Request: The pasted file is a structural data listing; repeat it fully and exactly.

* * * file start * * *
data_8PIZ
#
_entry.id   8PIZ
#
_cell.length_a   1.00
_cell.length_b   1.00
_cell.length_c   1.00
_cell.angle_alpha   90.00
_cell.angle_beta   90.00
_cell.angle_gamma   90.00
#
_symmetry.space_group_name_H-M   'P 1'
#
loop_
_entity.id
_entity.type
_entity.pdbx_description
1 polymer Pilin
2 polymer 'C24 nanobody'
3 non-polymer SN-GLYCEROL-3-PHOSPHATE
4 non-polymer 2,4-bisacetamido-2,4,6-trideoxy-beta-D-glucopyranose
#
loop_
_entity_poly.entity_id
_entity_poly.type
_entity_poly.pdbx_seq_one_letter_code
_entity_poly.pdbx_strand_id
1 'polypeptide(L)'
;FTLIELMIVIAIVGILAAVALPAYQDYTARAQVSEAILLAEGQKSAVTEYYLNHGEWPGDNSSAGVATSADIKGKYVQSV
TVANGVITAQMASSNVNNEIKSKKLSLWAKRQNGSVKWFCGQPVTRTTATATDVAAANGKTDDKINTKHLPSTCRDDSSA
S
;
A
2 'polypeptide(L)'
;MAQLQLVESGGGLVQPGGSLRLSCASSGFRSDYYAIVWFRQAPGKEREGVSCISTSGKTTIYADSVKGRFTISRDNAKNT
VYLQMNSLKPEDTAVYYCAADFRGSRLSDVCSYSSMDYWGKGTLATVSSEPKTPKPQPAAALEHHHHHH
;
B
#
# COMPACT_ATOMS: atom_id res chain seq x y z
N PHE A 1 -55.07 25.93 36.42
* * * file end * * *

data_8PIZ
#
_entry.id   8PIZ
#
_cell.length_a   1.00
_cell.length_b   1.00
_cell.length_c   1.00
_cell.angle_alpha   90.00
_cell.angle_beta   90.00
_cell.angle_gamma   90.00
#
_symmetry.space_group_name_H-M   'P 1'
#
loop_
_entity.id
_entity.type
_entity.pdbx_description
1 polymer Pilin
2 polymer 'C24 nanobody'
3 non-polymer SN-GLYCEROL-3-PHOSPHATE
4 non-polymer 2,4-bisacetamido-2,4,6-trideoxy-beta-D-glucopyranose
#
loop_
_entity_poly.entity_id
_entity_poly.type
_entity_poly.pdbx_seq_one_letter_code
_entity_poly.pdbx_strand_id
1 'polypeptide(L)'
;FTLIELMIVIAIVGILAAVALPAYQDYTARAQVSEAILLAEGQKSAVTEYYLNHGEWPGDNSSAGVATSADIKGKYVQSV
TVANGVITAQMASSNVNNEIKSKKLSLWAKRQNGSVKWFCGQPVTRTTATATDVAAANGKTDDKINTKHLPSTCRDDSSA
S
;
A
2 'polypeptide(L)'
;MAQLQLVESGGGLVQPGGSLRLSCASSGFRSDYYAIVWFRQAPGKEREGVSCISTSGKTTIYADSVKGRFTISRDNAKNT
VYLQMNSLKPEDTAVYYCAADFRGSRLSDVCSYSSMDYWGKGTLATVSSEPKTPKPQPAAALEHHHHHH
;
B
#
# COMPACT_ATOMS: atom_id res chain seq x y z
N PHE A 1 -55.07 25.93 36.42